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As Long as We Remember...

November 3, 2011

Costly and Burdensome Compliance

Blaine R. Young

One of the things candidates for county commissioner told the voters over and over during the 2010 campaign was that if elected they would stop treating the taxpayers like walking ATM machines. We’ve done it in Frederick County. Now somebody needs to do the same in Annapolis.


This new PlanMaryland initiative coming out of Gov. Martin O’Malley’s office is what I really want to talk about. I don’t know how many are familiar with it; but when I read it, I almost got sick to my stomach. I decided somebody needed to speak up.


Since then, I’ve spoken at the Maryland Association of Counties Conference in Ocean City; I’ve helped organized an alliance of rural counties in Western and Central Maryland to oppose the plan; and we are looking to hire a consultant/lobbyist to help us in Annapolis. I’ve been debating Richard E. Hall, the Maryland Secretary of Planning, in the Baltimore Sun/Frederick News-Post and other newspapers on his plan to seize control of local government authority and turn it over to the bureaucrats in Annapolis.


Simply put, PlanMaryland is the biggest step yet toward the state government taking over all zoning decisions from the counties and the municipalities and dictating – from the top down – how and where we will grow. It’s clear when you read the document where the growth will be. It won’t be in Frederick County and it won’t be in Dorchester County or in any rural county in the state.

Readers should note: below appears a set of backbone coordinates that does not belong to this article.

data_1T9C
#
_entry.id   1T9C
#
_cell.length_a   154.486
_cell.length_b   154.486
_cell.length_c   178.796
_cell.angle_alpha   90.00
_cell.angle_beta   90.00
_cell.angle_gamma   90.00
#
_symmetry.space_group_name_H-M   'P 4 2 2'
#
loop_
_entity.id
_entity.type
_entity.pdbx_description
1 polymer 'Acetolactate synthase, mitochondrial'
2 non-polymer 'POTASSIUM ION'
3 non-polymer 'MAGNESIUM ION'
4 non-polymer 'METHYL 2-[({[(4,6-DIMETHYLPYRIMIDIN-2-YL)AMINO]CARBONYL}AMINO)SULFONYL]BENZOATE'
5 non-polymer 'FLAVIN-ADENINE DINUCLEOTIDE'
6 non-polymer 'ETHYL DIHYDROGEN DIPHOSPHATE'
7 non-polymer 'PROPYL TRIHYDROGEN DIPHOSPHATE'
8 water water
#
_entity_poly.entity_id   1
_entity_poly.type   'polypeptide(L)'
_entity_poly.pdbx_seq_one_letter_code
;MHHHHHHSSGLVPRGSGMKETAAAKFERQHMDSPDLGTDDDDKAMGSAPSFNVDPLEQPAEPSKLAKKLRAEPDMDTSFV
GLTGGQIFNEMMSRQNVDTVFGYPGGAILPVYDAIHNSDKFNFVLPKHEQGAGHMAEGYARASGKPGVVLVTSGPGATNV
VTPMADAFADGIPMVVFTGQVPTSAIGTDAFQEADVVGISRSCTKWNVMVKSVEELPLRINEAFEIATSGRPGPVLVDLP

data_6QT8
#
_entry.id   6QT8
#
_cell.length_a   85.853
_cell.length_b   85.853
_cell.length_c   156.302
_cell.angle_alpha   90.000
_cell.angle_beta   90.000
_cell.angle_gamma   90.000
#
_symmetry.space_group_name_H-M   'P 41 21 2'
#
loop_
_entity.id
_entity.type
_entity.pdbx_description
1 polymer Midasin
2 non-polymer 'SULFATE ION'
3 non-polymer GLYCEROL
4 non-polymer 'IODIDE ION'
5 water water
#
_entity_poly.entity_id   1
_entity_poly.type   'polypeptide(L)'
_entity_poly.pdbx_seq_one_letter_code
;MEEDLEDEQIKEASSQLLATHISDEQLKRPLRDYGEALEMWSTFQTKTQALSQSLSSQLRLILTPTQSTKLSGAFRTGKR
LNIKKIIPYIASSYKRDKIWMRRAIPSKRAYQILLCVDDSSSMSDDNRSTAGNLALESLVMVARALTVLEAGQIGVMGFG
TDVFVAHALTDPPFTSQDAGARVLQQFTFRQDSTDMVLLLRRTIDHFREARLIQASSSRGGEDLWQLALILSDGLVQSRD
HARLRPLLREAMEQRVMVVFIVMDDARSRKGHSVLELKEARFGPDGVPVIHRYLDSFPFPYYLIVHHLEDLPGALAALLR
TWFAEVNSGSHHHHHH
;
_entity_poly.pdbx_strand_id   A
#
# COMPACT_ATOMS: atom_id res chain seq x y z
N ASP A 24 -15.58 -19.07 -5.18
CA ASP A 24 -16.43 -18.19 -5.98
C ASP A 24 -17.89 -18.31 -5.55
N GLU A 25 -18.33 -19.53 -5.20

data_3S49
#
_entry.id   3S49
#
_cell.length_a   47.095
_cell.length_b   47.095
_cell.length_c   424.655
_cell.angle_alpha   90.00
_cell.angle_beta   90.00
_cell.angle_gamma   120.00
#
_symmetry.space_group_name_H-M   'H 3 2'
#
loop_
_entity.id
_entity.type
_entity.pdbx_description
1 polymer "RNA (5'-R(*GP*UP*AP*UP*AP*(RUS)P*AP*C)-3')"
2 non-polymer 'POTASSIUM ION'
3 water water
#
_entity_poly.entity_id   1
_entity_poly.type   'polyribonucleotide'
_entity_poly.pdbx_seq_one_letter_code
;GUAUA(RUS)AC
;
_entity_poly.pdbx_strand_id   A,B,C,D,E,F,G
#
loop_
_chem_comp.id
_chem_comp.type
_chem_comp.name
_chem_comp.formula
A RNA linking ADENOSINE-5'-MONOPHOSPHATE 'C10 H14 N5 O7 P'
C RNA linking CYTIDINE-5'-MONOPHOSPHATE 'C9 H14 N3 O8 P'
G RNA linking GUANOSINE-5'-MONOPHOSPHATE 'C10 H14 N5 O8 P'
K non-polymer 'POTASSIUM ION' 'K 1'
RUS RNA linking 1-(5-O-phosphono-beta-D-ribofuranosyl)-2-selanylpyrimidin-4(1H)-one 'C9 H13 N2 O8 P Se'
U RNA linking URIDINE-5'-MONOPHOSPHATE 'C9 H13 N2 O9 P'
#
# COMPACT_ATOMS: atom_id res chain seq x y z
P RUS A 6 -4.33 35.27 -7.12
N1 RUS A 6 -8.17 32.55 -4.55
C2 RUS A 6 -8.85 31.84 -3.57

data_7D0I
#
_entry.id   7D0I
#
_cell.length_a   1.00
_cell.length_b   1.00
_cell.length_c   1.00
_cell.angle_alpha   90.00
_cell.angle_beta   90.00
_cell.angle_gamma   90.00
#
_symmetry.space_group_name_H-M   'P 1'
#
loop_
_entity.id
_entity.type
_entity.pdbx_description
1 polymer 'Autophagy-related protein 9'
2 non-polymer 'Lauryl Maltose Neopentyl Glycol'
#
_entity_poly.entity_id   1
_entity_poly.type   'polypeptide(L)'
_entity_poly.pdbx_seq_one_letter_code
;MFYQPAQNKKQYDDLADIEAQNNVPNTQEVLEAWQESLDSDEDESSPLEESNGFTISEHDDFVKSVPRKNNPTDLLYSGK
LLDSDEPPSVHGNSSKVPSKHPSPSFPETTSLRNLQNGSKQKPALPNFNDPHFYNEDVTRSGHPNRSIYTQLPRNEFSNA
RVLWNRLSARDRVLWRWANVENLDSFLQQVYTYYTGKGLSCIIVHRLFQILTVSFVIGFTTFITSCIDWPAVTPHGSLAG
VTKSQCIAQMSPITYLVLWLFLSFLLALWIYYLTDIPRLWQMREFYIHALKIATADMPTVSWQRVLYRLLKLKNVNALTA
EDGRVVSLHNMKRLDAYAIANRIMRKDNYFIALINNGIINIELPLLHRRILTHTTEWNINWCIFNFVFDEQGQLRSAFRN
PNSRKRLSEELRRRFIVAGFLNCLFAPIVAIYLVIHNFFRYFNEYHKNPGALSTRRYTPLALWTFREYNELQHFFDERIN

In my opinion the plan is a response to the fact that Baltimore City has lost over 300,000 residents over the last 50 years, and they want them back. When you combine PlanMaryland’s top-down land use controls with the governor’s proposal to prohibit any new developments on individual well and septic systems anywhere in the state, it is clear where all the new development will go.


Your children and grandchildren, as well as mine, will be told that it is illegal for them to build a house with a nice green yard near where their parents or grandparents live. But they will have plenty of opportunities to move to Baltimore City and live in high-rise apartment buildings near public bus stops and commute to an ever-increasing number of government jobs that will be necessary to implement all these new regulations. This is exactly what the liberal government in Annapolis wants this state to become, and those of us in the rural counties will be the casualties.


The people on the Eastern Shore probably know more about this kind of thing than anyone else in the state, because, in a way, for the last 30 years they had had their own PlanMaryland. There, most have had to deal with the critical areas law when trying to build something on their property. I have not found many who that have enjoyed the experience?


When the state came in and told them that they couldn’t build a house near waterways and marshes, many wondered what was the sense in having beautiful waterfront property if not for people to enjoy.


Well. Now, they are doing the same thing to us in Frederick County on our beautiful mountains and stream valleys. With PlanMaryland, you will have critical areas times two. Another level and more layers of bureaucracy to navigate if you want to do something with your property, or, God forbid, actually build a house on it.